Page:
Is Mainstream Media Still Scared of Bloggers

first_imgHeadline of a recent Page One story in the New York Times: “In Court Ruling on Executions, a Factual Flaw.” Make that two factual flaws. The first one by the Supreme Court; the second by the Times, whose headline should read “CAAFlog Blogger Discovers Factual Flaw in Court Ruling on Executions.” But the Times, like much of MSM, just can’t seem to stand giving a blogger credit for a scoop.It took the Times until the fourth paragraph to mention that Dwight Sullivan broke the story on June 28th on the CAAFlog blog, and until the eighth paragraph to link to his post. A post on the blog wryly notes: “It may take a few clicks to reach CAAFlog’s post on the case.”Magazines and newspapers still report on blogs as curiosities, or that old standby—personal diaries. They need to get over themselves. Blogs are a new medium, and we’re here to stay. That said, of the supposed 70 million blogs there are perhaps 10,000 with a significant number of readers. My What’s Next Blog gets approximately 10,000 uniques a day. Small potatoes compared to blogs like Boing Boing, that get a million uniques a week, but still respectable, influential, and widely quoted.I’m not going to get into the tired debate over whether bloggers are journalists. Some of us are. Some of us are not. But you can’t put someone who blogs about their cat into the same category as someone whose blog covers industry news or law any more than you can put “Meet the Press” in the same category as “Dancing With the Stars.”The White House Gets InvolvedIn his post, Sullivan noted that the National Defense Authorization Act for Fiscal Year 2006, which was passed by Congress, did set out death as punishment for the rape of a child. In fact, none of the 10 briefs lawyers filed in the case mentioned a bill Bush signed last September adding child rape to the military death penalty.Like the game of telephone, where the original message is lost, MSM quickly loses mention of the CAAFlog scoop, and credits the Times for the story. Dan Slater on the WSJ Law Blog credits “the NY Time’s Linda Greenhouse, who … thinks she’s caught the Court out on a flaw in its facts.” The L.A. Times blog doesn’t even mention CAAFlog in its post.The issue, with no mention of the CAAFlog, has reached the White House, and the Washington Post writes: “White House press secretary Dana Perino this morning said “The White House was disturbed by the New York Times report that the court’s decision might be based on a mistake…”Likewise, UPI credits the Times for the scoop.Only the American Bar Association blog gets the headline right: “Blogger Points Out Substantial Error in Supreme Court Decision.” EDITOR’S NOTE: Read more at FOLIO:’s Magazine Marketing Excellence Channel … Mainstream media is still scared of bloggers. And they should be. We’re watching them very closely. Every day. Just like they watch us. Only we credit and link to them. Maybe someday they’ll return the courtesy.SEE RELATED POST: Movie Bloggers Call for Boycott of Variety, Hollywood Reporter last_img read more

2020 Honda Civic hatchback gets a meaner face and more sweet sixspeed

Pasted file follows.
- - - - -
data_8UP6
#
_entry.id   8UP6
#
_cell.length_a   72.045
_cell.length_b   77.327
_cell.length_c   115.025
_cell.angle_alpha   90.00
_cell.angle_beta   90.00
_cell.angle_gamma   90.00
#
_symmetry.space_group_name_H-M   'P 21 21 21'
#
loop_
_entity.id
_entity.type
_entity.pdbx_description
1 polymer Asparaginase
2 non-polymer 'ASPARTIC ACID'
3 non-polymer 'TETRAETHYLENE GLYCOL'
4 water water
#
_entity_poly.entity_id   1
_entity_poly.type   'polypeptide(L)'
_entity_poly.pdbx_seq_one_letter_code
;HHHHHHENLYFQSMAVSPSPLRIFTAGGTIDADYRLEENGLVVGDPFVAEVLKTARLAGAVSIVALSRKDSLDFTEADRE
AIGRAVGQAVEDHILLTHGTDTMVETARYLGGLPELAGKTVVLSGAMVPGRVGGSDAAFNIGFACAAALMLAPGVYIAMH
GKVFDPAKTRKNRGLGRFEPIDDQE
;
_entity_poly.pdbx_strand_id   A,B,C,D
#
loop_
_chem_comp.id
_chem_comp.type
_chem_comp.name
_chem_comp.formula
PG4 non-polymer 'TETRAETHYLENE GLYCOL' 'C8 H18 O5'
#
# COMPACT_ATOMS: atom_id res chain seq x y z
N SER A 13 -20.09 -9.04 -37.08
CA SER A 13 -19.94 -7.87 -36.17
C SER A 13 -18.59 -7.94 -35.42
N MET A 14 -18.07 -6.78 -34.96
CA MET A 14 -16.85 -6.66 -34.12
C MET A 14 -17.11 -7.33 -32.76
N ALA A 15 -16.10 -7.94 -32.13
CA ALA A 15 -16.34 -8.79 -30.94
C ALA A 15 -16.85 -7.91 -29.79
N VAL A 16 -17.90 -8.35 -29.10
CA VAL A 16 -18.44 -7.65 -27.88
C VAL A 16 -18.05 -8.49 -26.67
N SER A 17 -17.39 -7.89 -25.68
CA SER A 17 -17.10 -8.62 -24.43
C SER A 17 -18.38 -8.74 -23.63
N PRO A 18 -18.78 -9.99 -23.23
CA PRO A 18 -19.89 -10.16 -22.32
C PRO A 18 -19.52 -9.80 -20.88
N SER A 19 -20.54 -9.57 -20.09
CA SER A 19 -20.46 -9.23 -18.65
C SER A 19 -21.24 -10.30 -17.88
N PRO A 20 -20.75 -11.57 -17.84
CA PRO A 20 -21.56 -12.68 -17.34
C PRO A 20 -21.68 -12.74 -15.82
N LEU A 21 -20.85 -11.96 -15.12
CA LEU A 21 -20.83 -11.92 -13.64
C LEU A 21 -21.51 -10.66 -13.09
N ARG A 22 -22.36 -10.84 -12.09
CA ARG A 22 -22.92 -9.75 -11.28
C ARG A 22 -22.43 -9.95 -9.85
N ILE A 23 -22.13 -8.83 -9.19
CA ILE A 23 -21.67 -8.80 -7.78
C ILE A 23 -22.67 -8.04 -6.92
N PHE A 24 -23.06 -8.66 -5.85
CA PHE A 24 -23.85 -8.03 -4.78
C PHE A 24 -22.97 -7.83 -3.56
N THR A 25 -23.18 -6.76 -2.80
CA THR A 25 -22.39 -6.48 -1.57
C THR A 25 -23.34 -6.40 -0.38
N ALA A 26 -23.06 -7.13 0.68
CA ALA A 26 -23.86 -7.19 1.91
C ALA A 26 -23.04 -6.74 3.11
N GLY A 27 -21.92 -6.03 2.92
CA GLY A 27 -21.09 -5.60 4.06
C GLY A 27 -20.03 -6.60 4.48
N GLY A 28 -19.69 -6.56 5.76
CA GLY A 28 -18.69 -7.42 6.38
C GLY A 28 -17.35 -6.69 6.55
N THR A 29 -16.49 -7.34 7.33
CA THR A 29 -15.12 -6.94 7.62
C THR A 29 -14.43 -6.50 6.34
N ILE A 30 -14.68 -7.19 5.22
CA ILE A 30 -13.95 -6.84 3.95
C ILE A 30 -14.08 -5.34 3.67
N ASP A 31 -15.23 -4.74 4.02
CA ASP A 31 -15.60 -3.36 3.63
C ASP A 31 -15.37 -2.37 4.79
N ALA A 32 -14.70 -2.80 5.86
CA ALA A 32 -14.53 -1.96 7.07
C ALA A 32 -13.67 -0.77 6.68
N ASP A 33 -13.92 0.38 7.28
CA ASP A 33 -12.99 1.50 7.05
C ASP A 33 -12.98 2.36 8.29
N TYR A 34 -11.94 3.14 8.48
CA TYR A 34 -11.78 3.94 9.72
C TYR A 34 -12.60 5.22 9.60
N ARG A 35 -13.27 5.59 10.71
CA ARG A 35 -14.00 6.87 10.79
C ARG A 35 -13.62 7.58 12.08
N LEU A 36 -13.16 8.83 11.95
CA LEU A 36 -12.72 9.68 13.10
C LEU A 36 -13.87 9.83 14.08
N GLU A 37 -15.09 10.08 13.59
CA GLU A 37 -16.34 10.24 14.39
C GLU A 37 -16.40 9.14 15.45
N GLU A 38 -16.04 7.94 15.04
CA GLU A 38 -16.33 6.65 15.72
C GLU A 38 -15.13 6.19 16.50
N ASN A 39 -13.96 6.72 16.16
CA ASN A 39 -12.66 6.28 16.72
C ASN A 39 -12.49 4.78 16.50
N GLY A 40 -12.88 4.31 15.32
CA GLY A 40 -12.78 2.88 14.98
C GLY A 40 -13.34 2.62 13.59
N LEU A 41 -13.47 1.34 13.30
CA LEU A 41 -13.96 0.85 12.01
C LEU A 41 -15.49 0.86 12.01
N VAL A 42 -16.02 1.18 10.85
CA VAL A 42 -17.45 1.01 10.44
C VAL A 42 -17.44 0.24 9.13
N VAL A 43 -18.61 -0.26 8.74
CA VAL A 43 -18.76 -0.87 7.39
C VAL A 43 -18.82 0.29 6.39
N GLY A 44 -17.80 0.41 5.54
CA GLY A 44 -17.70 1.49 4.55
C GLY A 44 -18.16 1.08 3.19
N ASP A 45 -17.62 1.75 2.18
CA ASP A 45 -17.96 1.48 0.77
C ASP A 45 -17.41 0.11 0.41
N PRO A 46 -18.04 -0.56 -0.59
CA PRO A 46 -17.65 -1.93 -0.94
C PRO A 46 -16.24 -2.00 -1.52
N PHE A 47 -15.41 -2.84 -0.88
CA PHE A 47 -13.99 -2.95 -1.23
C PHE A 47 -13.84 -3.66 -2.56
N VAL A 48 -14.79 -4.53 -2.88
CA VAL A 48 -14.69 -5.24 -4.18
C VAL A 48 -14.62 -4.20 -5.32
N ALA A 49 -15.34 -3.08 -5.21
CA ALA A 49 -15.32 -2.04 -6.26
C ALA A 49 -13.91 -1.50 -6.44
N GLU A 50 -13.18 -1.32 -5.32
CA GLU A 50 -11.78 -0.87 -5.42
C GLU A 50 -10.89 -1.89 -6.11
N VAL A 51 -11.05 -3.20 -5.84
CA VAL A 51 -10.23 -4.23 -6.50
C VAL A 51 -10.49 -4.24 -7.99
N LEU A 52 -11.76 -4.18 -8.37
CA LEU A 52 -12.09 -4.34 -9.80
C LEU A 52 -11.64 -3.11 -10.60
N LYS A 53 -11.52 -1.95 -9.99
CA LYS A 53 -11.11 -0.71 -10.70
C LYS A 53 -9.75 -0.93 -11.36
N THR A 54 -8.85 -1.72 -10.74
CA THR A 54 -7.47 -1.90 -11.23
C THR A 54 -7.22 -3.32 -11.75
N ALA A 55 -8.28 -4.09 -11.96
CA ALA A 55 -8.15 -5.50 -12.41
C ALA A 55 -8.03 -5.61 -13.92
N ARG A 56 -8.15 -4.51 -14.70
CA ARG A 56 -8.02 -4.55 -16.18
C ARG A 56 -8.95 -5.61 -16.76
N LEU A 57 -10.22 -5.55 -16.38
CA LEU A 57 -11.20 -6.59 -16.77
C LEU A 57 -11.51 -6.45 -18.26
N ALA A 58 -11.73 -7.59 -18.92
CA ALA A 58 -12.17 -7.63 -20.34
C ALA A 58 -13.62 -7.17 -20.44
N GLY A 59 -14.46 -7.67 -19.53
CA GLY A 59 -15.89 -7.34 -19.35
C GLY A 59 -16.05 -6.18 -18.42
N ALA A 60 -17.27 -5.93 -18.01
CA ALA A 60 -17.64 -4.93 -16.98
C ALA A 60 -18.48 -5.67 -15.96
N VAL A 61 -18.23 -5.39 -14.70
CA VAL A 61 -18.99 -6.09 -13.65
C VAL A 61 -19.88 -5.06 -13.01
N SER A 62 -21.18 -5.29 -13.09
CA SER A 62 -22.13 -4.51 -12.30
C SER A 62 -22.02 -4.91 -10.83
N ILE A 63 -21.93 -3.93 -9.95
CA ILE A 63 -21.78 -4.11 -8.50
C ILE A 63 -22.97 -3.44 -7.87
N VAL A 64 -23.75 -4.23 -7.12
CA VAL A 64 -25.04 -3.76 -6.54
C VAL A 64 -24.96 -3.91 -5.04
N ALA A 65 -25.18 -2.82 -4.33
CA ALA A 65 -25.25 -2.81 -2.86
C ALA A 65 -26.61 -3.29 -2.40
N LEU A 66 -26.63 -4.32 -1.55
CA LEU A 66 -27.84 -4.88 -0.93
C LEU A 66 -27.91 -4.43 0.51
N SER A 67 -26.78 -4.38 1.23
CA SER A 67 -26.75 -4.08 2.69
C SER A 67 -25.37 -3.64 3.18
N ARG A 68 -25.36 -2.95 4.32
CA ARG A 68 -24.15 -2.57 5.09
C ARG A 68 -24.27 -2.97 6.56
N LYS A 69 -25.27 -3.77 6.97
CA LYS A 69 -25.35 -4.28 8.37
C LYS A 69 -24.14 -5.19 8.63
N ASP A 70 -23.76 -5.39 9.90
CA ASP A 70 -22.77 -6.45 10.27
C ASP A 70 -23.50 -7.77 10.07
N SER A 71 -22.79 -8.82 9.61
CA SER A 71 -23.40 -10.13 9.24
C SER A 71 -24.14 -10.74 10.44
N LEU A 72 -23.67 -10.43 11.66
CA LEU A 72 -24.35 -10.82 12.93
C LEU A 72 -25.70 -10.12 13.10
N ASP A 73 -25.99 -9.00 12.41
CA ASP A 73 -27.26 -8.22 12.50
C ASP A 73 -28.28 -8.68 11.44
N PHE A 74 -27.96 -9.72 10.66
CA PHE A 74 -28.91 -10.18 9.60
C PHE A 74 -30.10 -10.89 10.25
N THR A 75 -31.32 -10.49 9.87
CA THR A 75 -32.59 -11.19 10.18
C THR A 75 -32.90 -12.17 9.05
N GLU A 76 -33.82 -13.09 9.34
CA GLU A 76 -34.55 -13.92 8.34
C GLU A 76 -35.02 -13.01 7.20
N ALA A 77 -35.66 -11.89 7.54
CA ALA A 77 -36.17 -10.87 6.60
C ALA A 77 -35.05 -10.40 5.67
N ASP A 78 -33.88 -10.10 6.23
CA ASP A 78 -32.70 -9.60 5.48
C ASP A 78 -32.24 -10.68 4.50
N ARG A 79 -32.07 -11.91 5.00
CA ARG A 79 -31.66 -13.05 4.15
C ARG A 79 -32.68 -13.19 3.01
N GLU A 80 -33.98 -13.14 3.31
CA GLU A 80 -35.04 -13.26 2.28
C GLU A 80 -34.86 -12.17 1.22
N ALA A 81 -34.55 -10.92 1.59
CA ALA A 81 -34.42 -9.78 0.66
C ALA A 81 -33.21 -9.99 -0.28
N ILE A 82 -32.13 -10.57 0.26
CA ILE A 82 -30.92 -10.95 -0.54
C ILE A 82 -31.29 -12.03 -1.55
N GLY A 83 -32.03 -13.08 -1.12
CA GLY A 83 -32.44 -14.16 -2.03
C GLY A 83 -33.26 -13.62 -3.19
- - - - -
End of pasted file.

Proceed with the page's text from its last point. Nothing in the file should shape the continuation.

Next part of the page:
first_imgEnlarge ImageThe 2020 Civic hatchback in Sport Touring trim looks a little meaner and can be had with a six-speed manual. Honda The present generation of Honda Civic is better than it’s been in a really long time. So when Honda announced on Thursday that it was tweaking the hatchback version for 2020, we were psyched.The changes to the Civic hatch aren’t massive, but that’s no bad thing because the car was already good. The most significant change — and the one that’s going to get enthusiasts’ hearts pumping the most — is the addition of a six-speed manual transmission in the top Sport Touring trim level. If you know Honda, then you know that gearbox is going to be good.In addition to the six-speed manual, Honda is offering a CVT transmission, and with that choice, you get remote start. The Sport trim level also gets push-button ignition and keyless entry as standard.2020-honda-civic-hatchback-sport-touring-056Enlarge ImageThe interior of the 2020 Civic hatchback sports an updated infotainment system and typical Honda practicality. Honda Next, the big H made some slight adjustments to the vehicle’s styling; specifically, it gave the hatchback a more aggressive look in the front and rear. Now, it’s definitely not Civic Type R levels of aggression, but it suits the car quite well.Inside, Honda is using the dashboard trim to help differentiate between trim levels. For example, top-spec EX-L and Sport Touring get a brushed black finish while the Sport trim gets a geometric pattern. Also on deck is an upgraded Display Audio system which still offers physical controls and both Android Auto and Apple CarPlay integration.Pricing for the 2020 Civic hatchback ranges from $21,580 for the base LX model with the CVT transmission and $22,750 for the Sport trim with manual transmission to $29,780 for the Sport Touring model with CVT, and all are set to go on sale on Friday. 2019 Honda Civic Sedan: Small visual updates and friendlier tech More From Roadshow 2020 Mini JCW Clubman first drive: A fast alternative for the crossover-averse Preview • Apple CarPlay lets iOS take over a Mercedes-Benz Honda Tags 2 Share your voice News • 2018 Toyota Camry and Sienna eligible for Apple CarPlay, Amazon Alexa retrofit Hatchbacks Car Industry Honda 2020 Toyota 4Runner first drive: Same as it ever was — mostly 2020 Kia Soul review: Well-rounded box More about Apple CarPlay Comments Honda Civic Type R TCR is one serious $172,000 race car 4:41 Review • Apple CarPlay review: What’s it like after one month of heavy use? Now playing: Watch this: 63 Photoslast_img read more